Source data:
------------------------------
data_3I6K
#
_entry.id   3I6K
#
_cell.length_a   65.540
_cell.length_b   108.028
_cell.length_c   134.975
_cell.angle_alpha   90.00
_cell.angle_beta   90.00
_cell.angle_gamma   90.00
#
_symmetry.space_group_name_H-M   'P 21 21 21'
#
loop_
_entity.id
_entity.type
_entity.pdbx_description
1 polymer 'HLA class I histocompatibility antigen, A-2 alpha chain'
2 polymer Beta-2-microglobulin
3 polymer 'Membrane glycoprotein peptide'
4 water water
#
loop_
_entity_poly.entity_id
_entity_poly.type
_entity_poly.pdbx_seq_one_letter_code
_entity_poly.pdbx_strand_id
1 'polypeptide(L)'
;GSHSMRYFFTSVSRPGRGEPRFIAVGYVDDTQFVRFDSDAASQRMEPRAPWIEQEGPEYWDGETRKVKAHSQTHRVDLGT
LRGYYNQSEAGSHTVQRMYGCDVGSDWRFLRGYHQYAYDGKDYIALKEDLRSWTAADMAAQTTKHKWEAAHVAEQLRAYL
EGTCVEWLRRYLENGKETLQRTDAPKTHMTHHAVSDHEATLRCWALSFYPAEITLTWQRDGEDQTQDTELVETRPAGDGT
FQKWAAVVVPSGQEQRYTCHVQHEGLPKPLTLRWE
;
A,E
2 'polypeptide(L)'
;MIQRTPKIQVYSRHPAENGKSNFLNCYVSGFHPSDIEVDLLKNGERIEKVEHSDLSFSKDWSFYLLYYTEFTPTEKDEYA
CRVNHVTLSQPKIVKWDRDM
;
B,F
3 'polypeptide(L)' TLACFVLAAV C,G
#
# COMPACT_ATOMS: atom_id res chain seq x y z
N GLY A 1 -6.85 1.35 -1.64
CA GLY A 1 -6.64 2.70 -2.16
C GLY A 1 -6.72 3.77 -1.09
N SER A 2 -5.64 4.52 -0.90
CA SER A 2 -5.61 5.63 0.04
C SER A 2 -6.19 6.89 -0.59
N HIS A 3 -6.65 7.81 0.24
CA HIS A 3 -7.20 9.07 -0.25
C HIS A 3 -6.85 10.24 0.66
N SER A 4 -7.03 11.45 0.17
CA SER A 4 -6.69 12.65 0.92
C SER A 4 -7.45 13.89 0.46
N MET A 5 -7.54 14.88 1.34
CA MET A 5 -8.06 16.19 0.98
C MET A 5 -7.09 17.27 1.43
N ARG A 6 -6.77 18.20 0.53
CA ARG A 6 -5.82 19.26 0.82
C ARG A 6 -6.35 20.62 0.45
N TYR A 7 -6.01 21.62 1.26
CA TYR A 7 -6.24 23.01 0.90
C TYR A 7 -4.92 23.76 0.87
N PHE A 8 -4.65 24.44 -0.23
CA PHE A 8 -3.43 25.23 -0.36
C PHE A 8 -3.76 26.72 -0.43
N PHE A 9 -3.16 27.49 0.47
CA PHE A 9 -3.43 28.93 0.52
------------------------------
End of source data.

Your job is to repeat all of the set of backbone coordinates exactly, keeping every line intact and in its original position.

data_3I6K
#
_entry.id   3I6K
#
_cell.length_a   65.540
_cell.length_b   108.028
_cell.length_c   134.975
_cell.angle_alpha   90.00
_cell.angle_beta   90.00
_cell.angle_gamma   90.00
#
_symmetry.space_group_name_H-M   'P 21 21 21'
#
loop_
_entity.id
_entity.type
_entity.pdbx_description
1 polymer 'HLA class I histocompatibility antigen, A-2 alpha chain'
2 polymer Beta-2-microglobulin
3 polymer 'Membrane glycoprotein peptide'
4 water water
#
loop_
_entity_poly.entity_id
_entity_poly.type
_entity_poly.pdbx_seq_one_letter_code
_entity_poly.pdbx_strand_id
1 'polypeptide(L)'
;GSHSMRYFFTSVSRPGRGEPRFIAVGYVDDTQFVRFDSDAASQRMEPRAPWIEQEGPEYWDGETRKVKAHSQTHRVDLGT
LRGYYNQSEAGSHTVQRMYGCDVGSDWRFLRGYHQYAYDGKDYIALKEDLRSWTAADMAAQTTKHKWEAAHVAEQLRAYL
EGTCVEWLRRYLENGKETLQRTDAPKTHMTHHAVSDHEATLRCWALSFYPAEITLTWQRDGEDQTQDTELVETRPAGDGT
FQKWAAVVVPSGQEQRYTCHVQHEGLPKPLTLRWE
;
A,E
2 'polypeptide(L)'
;MIQRTPKIQVYSRHPAENGKSNFLNCYVSGFHPSDIEVDLLKNGERIEKVEHSDLSFSKDWSFYLLYYTEFTPTEKDEYA
CRVNHVTLSQPKIVKWDRDM
;
B,F
3 'polypeptide(L)' TLACFVLAAV C,G
#
# COMPACT_ATOMS: atom_id res chain seq x y z
N GLY A 1 -6.85 1.35 -1.64
CA GLY A 1 -6.64 2.70 -2.16
C GLY A 1 -6.72 3.77 -1.09
N SER A 2 -5.64 4.52 -0.90
CA SER A 2 -5.61 5.63 0.04
C SER A 2 -6.19 6.89 -0.59
N HIS A 3 -6.65 7.81 0.24
CA HIS A 3 -7.20 9.07 -0.25
C HIS A 3 -6.85 10.24 0.66
N SER A 4 -7.03 11.45 0.17
CA SER A 4 -6.69 12.65 0.92
C SER A 4 -7.45 13.89 0.46
N MET A 5 -7.54 14.88 1.34
CA MET A 5 -8.06 16.19 0.98
C MET A 5 -7.09 17.27 1.43
N ARG A 6 -6.77 18.20 0.53
CA ARG A 6 -5.82 19.26 0.82
C ARG A 6 -6.35 20.62 0.45
N TYR A 7 -6.01 21.62 1.26
CA TYR A 7 -6.24 23.01 0.90
C TYR A 7 -4.92 23.76 0.87
N PHE A 8 -4.65 24.44 -0.23
CA PHE A 8 -3.43 25.23 -0.36
C PHE A 8 -3.76 26.72 -0.43
N PHE A 9 -3.16 27.49 0.47
CA PHE A 9 -3.43 28.93 0.52